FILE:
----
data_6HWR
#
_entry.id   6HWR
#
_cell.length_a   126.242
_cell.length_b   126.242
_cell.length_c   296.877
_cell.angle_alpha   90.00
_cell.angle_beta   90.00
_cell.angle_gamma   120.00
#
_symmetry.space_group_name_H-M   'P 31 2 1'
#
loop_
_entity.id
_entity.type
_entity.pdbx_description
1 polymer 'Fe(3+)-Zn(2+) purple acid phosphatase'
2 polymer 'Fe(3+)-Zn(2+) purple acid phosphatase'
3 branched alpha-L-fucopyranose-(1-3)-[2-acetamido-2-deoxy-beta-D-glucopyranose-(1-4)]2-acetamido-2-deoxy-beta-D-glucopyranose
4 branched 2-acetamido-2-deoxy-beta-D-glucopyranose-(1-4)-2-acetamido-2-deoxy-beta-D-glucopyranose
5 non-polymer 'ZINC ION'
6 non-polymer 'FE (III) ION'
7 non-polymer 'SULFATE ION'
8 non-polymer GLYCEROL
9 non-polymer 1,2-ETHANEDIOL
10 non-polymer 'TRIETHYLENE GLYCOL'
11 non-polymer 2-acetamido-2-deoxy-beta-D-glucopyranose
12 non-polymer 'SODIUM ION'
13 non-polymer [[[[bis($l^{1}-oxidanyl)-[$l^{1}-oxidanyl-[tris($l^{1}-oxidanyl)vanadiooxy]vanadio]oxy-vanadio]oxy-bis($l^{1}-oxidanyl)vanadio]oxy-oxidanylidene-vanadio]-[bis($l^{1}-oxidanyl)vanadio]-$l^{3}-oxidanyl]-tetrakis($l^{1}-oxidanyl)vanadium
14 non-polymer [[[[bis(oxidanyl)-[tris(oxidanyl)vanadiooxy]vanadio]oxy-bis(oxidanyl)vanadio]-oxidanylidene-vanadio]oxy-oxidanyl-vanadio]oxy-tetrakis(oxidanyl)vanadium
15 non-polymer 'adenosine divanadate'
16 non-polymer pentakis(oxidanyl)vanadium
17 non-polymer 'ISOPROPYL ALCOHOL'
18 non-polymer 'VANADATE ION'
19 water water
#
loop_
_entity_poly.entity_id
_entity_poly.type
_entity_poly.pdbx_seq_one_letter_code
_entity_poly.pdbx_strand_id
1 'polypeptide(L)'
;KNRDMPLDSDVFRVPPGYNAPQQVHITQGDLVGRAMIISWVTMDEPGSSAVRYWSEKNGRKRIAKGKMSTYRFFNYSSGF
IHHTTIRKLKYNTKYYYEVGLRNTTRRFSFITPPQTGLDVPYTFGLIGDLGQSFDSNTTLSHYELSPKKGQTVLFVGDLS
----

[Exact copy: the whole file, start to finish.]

data_6HWR
#
_entry.id   6HWR
#
_cell.length_a   126.242
_cell.length_b   126.242
_cell.length_c   296.877
_cell.angle_alpha   90.00
_cell.angle_beta   90.00
_cell.angle_gamma   120.00
#
_symmetry.space_group_name_H-M   'P 31 2 1'
#
loop_
_entity.id
_entity.type
_entity.pdbx_description
1 polymer 'Fe(3+)-Zn(2+) purple acid phosphatase'
2 polymer 'Fe(3+)-Zn(2+) purple acid phosphatase'
3 branched alpha-L-fucopyranose-(1-3)-[2-acetamido-2-deoxy-beta-D-glucopyranose-(1-4)]2-acetamido-2-deoxy-beta-D-glucopyranose
4 branched 2-acetamido-2-deoxy-beta-D-glucopyranose-(1-4)-2-acetamido-2-deoxy-beta-D-glucopyranose
5 non-polymer 'ZINC ION'
6 non-polymer 'FE (III) ION'
7 non-polymer 'SULFATE ION'
8 non-polymer GLYCEROL
9 non-polymer 1,2-ETHANEDIOL
10 non-polymer 'TRIETHYLENE GLYCOL'
11 non-polymer 2-acetamido-2-deoxy-beta-D-glucopyranose
12 non-polymer 'SODIUM ION'
13 non-polymer [[[[bis($l^{1}-oxidanyl)-[$l^{1}-oxidanyl-[tris($l^{1}-oxidanyl)vanadiooxy]vanadio]oxy-vanadio]oxy-bis($l^{1}-oxidanyl)vanadio]oxy-oxidanylidene-vanadio]-[bis($l^{1}-oxidanyl)vanadio]-$l^{3}-oxidanyl]-tetrakis($l^{1}-oxidanyl)vanadium
14 non-polymer [[[[bis(oxidanyl)-[tris(oxidanyl)vanadiooxy]vanadio]oxy-bis(oxidanyl)vanadio]-oxidanylidene-vanadio]oxy-oxidanyl-vanadio]oxy-tetrakis(oxidanyl)vanadium
15 non-polymer 'adenosine divanadate'
16 non-polymer pentakis(oxidanyl)vanadium
17 non-polymer 'ISOPROPYL ALCOHOL'
18 non-polymer 'VANADATE ION'
19 water water
#
loop_
_entity_poly.entity_id
_entity_poly.type
_entity_poly.pdbx_seq_one_letter_code
_entity_poly.pdbx_strand_id
1 'polypeptide(L)'
;KNRDMPLDSDVFRVPPGYNAPQQVHITQGDLVGRAMIISWVTMDEPGSSAVRYWSEKNGRKRIAKGKMSTYRFFNYSSGF
IHHTTIRKLKYNTKYYYEVGLRNTTRRFSFITPPQTGLDVPYTFGLIGDLGQSFDSNTTLSHYELSPKKGQTVLFVGDLS